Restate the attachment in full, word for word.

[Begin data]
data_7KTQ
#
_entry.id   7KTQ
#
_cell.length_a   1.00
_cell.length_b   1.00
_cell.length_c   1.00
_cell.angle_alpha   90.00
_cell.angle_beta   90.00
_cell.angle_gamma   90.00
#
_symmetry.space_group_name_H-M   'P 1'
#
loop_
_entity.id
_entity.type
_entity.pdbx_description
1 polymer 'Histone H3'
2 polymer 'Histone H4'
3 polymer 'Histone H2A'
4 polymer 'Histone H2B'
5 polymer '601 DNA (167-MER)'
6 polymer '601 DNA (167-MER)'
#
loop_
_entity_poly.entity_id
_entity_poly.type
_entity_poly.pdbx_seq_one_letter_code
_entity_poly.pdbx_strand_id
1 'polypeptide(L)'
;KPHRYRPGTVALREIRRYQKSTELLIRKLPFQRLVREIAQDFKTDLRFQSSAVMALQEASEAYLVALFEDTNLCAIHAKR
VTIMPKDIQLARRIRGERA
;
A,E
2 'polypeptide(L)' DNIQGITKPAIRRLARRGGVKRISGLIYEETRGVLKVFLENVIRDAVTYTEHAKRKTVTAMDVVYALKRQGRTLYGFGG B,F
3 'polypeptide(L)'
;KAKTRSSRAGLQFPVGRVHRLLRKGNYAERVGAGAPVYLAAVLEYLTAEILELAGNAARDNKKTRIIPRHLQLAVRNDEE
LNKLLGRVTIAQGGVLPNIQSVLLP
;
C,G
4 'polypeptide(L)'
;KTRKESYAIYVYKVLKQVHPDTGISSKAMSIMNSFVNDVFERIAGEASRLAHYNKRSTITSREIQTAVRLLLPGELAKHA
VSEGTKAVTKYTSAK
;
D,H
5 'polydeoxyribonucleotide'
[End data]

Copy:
data_7KTQ
#
_entry.id   7KTQ
#
_cell.length_a   1.00
_cell.length_b   1.00
_cell.length_c   1.00
_cell.angle_alpha   90.00
_cell.angle_beta   90.00
_cell.angle_gamma   90.00
#
_symmetry.space_group_name_H-M   'P 1'
#
loop_
_entity.id
_entity.type
_entity.pdbx_description
1 polymer 'Histone H3'
2 polymer 'Histone H4'
3 polymer 'Histone H2A'
4 polymer 'Histone H2B'
5 polymer '601 DNA (167-MER)'
6 polymer '601 DNA (167-MER)'
#
loop_
_entity_poly.entity_id
_entity_poly.type
_entity_poly.pdbx_seq_one_letter_code
_entity_poly.pdbx_strand_id
1 'polypeptide(L)'
;KPHRYRPGTVALREIRRYQKSTELLIRKLPFQRLVREIAQDFKTDLRFQSSAVMALQEASEAYLVALFEDTNLCAIHAKR
VTIMPKDIQLARRIRGERA
;
A,E
2 'polypeptide(L)' DNIQGITKPAIRRLARRGGVKRISGLIYEETRGVLKVFLENVIRDAVTYTEHAKRKTVTAMDVVYALKRQGRTLYGFGG B,F
3 'polypeptide(L)'
;KAKTRSSRAGLQFPVGRVHRLLRKGNYAERVGAGAPVYLAAVLEYLTAEILELAGNAARDNKKTRIIPRHLQLAVRNDEE
LNKLLGRVTIAQGGVLPNIQSVLLP
;
C,G
4 'polypeptide(L)'
;KTRKESYAIYVYKVLKQVHPDTGISSKAMSIMNSFVNDVFERIAGEASRLAHYNKRSTITSREIQTAVRLLLPGELAKHA
VSEGTKAVTKYTSAK
;
D,H
5 'polydeoxyribonucleotide'